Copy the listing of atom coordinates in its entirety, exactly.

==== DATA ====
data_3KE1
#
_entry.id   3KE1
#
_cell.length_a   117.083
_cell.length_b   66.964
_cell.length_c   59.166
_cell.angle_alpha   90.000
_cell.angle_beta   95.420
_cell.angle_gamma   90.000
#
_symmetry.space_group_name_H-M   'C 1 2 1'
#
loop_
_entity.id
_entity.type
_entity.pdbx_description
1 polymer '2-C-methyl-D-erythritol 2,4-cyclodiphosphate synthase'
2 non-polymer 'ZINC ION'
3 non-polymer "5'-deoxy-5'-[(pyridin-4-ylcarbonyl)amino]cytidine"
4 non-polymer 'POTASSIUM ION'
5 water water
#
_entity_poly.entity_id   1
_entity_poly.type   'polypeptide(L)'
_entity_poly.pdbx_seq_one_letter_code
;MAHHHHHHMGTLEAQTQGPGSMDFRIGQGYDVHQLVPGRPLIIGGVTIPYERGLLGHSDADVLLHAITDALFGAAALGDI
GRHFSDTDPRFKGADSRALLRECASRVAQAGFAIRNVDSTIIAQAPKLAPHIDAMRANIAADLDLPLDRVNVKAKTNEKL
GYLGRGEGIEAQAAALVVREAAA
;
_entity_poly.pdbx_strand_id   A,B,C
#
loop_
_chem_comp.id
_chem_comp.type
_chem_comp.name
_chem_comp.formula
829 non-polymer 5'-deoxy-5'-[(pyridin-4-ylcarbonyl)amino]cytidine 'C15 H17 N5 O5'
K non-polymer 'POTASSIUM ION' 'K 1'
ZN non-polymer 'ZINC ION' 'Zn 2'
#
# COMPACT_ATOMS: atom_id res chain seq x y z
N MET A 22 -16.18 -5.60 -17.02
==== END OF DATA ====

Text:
data_3KE1
#
_entry.id   3KE1
#
_cell.length_a   117.083
_cell.length_b   66.964
_cell.length_c   59.166
_cell.angle_alpha   90.000
_cell.angle_beta   95.420
_cell.angle_gamma   90.000
#
_symmetry.space_group_name_H-M   'C 1 2 1'
#
loop_
_entity.id
_entity.type
_entity.pdbx_description
1 polymer '2-C-methyl-D-erythritol 2,4-cyclodiphosphate synthase'
2 non-polymer 'ZINC ION'
3 non-polymer "5'-deoxy-5'-[(pyridin-4-ylcarbonyl)amino]cytidine"
4 non-polymer 'POTASSIUM ION'
5 water water
#
_entity_poly.entity_id   1
_entity_poly.type   'polypeptide(L)'
_entity_poly.pdbx_seq_one_letter_code
;MAHHHHHHMGTLEAQTQGPGSMDFRIGQGYDVHQLVPGRPLIIGGVTIPYERGLLGHSDADVLLHAITDALFGAAALGDI
GRHFSDTDPRFKGADSRALLRECASRVAQAGFAIRNVDSTIIAQAPKLAPHIDAMRANIAADLDLPLDRVNVKAKTNEKL
GYLGRGEGIEAQAAALVVREAAA
;
_entity_poly.pdbx_strand_id   A,B,C
#
loop_
_chem_comp.id
_chem_comp.type
_chem_comp.name
_chem_comp.formula
829 non-polymer 5'-deoxy-5'-[(pyridin-4-ylcarbonyl)amino]cytidine 'C15 H17 N5 O5'
K non-polymer 'POTASSIUM ION' 'K 1'
ZN non-polymer 'ZINC ION' 'Zn 2'
#
# COMPACT_ATOMS: atom_id res chain seq x y z
N MET A 22 -16.18 -5.60 -17.02